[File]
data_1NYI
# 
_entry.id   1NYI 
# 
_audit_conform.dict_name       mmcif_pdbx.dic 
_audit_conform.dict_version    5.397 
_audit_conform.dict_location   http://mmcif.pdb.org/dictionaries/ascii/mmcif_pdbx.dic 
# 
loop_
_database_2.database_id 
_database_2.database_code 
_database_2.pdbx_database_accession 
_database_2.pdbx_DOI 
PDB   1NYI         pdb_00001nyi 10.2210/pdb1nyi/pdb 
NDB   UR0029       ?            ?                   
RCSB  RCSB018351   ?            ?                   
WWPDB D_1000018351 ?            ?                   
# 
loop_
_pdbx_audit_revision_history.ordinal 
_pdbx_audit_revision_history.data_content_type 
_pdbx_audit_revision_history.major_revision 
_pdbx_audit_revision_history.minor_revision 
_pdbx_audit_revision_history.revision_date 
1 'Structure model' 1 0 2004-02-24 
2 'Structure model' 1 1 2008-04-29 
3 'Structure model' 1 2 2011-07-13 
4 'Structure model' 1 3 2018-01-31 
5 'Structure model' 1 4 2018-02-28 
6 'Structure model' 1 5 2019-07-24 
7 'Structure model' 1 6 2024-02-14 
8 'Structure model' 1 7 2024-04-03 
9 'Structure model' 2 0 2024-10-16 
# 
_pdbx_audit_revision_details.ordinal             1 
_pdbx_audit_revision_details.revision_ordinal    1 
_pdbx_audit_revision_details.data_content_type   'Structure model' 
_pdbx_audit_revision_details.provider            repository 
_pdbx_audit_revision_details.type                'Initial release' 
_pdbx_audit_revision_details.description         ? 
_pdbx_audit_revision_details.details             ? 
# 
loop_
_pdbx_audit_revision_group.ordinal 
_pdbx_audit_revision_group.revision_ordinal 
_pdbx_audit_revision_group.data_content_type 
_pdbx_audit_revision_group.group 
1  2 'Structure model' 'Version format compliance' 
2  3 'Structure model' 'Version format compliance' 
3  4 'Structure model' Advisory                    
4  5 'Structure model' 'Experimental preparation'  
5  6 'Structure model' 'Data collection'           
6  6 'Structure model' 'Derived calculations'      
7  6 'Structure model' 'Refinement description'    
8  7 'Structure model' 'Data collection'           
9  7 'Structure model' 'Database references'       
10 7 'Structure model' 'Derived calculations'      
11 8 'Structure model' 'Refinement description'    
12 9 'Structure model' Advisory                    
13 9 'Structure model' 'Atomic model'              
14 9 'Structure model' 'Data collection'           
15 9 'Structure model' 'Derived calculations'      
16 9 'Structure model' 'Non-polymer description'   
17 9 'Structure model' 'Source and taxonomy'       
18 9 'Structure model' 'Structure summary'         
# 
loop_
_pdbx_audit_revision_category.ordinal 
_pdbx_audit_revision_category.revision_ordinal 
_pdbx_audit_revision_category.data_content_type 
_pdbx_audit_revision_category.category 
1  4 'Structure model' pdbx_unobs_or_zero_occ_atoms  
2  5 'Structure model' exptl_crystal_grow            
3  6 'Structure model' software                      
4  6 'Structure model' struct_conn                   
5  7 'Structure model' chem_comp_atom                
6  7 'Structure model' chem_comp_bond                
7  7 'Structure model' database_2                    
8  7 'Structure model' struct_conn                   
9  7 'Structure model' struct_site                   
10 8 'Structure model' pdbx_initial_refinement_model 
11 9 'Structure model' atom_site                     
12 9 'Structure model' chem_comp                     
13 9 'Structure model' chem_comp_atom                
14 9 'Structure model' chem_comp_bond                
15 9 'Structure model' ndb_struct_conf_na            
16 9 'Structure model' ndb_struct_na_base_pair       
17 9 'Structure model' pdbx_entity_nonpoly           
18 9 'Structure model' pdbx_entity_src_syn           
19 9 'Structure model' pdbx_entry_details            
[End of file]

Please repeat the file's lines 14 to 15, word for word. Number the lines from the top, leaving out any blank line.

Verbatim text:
PDB   1NYI         pdb_00001nyi 10.2210/pdb1nyi/pdb 
NDB   UR0029       ?            ?                   